This has been a hot topic for many moons now – in particular in relation to helping the endemic kiwi species survive.
Having an impact
If we think about making a difference, it might be in terms of empowering people, for example single parents being able to provide for their kids, especially for those in a lower socioeconomic area.
Or it might be when it comes to our own health, in that we may have received a specific diagnosis.
You may already know my story, being diagnosed with heart disease when I was 21 and being given three years to live. It was pretty devastating especially since my dad had just died three days earlier of a massive heart attack – and he was only 50. I was told that I need to take medication every day for the rest of my life.
Fortunately for me, at that time I was learning about the potential impact of positive lifestyle adjustments. Epigenetics has been trendy for a while now, and for good reason. The significance of being able to turn our genes on and off, regardless of what we’ve been given at birth, is enormous and I remain ever-grateful to my mentor Dr Nic who helped me get started on the right foot all those years ago and benefit daily since.
What’s the point?
You might be able to relate to the ‘what’s the point?’ feelings I’ve sometimes had when it comes to being able to make a difference in areas I’m especially passionate about – global warming, toxins in the environment, under-priviledged populations, social injustice being just a few.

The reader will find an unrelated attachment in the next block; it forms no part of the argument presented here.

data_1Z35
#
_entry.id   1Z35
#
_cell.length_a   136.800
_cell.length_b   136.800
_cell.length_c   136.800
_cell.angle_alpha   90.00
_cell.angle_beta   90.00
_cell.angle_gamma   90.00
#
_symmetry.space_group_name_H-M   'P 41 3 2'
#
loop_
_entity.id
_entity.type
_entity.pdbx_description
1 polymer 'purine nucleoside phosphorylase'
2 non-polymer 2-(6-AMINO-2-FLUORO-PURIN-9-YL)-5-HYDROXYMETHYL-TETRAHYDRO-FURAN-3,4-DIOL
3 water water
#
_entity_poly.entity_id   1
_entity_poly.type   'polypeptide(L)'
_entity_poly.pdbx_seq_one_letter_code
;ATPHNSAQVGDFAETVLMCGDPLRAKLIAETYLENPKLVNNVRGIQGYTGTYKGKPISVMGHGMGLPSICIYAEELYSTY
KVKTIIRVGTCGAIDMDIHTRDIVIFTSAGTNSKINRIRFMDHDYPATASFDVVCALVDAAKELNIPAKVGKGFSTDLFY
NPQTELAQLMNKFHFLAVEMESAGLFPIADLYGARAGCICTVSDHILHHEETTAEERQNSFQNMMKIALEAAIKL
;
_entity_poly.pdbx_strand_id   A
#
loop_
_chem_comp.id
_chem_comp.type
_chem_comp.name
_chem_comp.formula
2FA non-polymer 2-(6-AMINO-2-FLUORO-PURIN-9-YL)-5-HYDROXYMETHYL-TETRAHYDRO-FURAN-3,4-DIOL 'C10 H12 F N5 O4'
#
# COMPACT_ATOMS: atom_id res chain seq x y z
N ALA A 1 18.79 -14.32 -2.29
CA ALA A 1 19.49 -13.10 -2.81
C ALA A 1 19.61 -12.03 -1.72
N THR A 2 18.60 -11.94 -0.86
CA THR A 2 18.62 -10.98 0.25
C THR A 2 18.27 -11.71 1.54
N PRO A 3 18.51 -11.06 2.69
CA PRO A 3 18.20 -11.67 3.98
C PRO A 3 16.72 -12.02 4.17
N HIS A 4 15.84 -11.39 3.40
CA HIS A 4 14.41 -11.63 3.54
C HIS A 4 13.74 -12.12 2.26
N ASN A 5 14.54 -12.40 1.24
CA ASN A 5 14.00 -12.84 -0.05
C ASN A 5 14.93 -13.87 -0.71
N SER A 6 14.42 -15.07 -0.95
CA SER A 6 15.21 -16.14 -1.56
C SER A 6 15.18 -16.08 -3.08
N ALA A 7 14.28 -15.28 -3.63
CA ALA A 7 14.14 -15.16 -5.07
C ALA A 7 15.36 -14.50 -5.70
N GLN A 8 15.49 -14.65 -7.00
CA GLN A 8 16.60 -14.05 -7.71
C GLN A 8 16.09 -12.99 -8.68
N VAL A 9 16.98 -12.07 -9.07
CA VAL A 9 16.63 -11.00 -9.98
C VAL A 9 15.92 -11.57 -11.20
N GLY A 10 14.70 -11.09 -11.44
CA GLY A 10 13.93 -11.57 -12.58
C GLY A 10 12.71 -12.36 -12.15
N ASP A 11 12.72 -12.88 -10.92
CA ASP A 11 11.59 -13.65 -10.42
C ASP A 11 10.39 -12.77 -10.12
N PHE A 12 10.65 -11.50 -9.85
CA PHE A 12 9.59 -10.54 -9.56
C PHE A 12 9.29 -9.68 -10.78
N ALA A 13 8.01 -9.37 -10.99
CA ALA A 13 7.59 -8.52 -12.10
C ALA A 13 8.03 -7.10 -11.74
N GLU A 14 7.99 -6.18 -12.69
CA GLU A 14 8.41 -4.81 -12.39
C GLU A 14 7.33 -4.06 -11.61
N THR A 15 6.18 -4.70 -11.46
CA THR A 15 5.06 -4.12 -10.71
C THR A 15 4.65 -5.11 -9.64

I’ve chosen to focus on what I call ‘my circle of influence’ because that gives me a sense that what I do can be valuable. This is true for trapping for predators where we live, and lifestyle adjustments to help my own health – in fact in being the change I chose to see in the world as my fist step.
There are obviously no guarantees. When it comes to my prognosis I was given when I was 21 – I look at it a little bit like my own health insurance to be doing all that I can to prevent the likelihood of challenges.
My next step is to pay it forward for those people who are ready to make changes themselves or those who want to reassess and really look at their options plus explore what actually works best for them when it comes to their ideal health picture.
Whilst we’re all human beings and we have human cells with very similar needs, each of us are unique and it’s finding a way to work with what best suits us at that time – which is going to change over time as well. So, whilst we might be the same ball of consciousness as we were 2 yrs old, a lot has changed about us since then.
I’m curious what are your thoughts on this – do you believe that it is possible to to make a difference? It might be in the environment, or when it comes to your own health especially if you’ve been given a diagnosis.
Until I see you on this week’s #AlivewithFi, have a fabulous day 🙂
¹ The place to begin is to focus on what we can change within ourselves or our environment, and start taking small steps in the right direction.
How to Focus on What You Can Control (and Win More Battles)
L. Christian, 2021
Fi Jamieson-Folland D.O., I.N.H.C., is The LifeStyle Aligner. She’s an experienced practitioner since 1992 in Europe, Asia and New Zealand as a qualified Osteopath, Integrative Nutrition Health Coach, speaker, educator, writer, certified raw vegan gluten-free chef, and Health Brand Ambassador.